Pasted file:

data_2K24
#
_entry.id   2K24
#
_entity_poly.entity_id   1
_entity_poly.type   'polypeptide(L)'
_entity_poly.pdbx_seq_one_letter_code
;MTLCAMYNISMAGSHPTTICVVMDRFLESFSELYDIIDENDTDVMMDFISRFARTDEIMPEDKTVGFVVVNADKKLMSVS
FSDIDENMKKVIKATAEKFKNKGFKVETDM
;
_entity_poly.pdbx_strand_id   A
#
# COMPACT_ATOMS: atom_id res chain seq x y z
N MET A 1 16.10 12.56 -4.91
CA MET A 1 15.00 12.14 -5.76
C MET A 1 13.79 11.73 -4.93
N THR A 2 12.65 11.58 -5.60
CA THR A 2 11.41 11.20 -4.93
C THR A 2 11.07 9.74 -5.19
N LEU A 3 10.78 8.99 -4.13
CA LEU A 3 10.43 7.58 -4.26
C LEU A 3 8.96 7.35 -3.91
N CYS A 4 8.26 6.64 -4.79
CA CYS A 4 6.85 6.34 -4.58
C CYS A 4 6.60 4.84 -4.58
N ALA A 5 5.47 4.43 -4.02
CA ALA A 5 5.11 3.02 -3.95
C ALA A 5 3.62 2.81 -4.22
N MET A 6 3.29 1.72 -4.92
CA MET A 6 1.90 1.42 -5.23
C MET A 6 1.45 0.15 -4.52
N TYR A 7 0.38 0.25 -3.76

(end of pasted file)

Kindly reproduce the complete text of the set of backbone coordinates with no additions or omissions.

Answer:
data_2K24
#
_entry.id   2K24
#
_entity_poly.entity_id   1
_entity_poly.type   'polypeptide(L)'
_entity_poly.pdbx_seq_one_letter_code
;MTLCAMYNISMAGSHPTTICVVMDRFLESFSELYDIIDENDTDVMMDFISRFARTDEIMPEDKTVGFVVVNADKKLMSVS
FSDIDENMKKVIKATAEKFKNKGFKVETDM
;
_entity_poly.pdbx_strand_id   A
#
# COMPACT_ATOMS: atom_id res chain seq x y z
N MET A 1 16.10 12.56 -4.91
CA MET A 1 15.00 12.14 -5.76
C MET A 1 13.79 11.73 -4.93
N THR A 2 12.65 11.58 -5.60
CA THR A 2 11.41 11.20 -4.93
C THR A 2 11.07 9.74 -5.19
N LEU A 3 10.78 8.99 -4.13
CA LEU A 3 10.43 7.58 -4.26
C LEU A 3 8.96 7.35 -3.91
N CYS A 4 8.26 6.64 -4.79
CA CYS A 4 6.85 6.34 -4.58
C CYS A 4 6.60 4.84 -4.58
N ALA A 5 5.47 4.43 -4.02
CA ALA A 5 5.11 3.02 -3.95
C ALA A 5 3.62 2.81 -4.22
N MET A 6 3.29 1.72 -4.92
CA MET A 6 1.90 1.42 -5.23
C MET A 6 1.45 0.15 -4.52
N TYR A 7 0.38 0.25 -3.76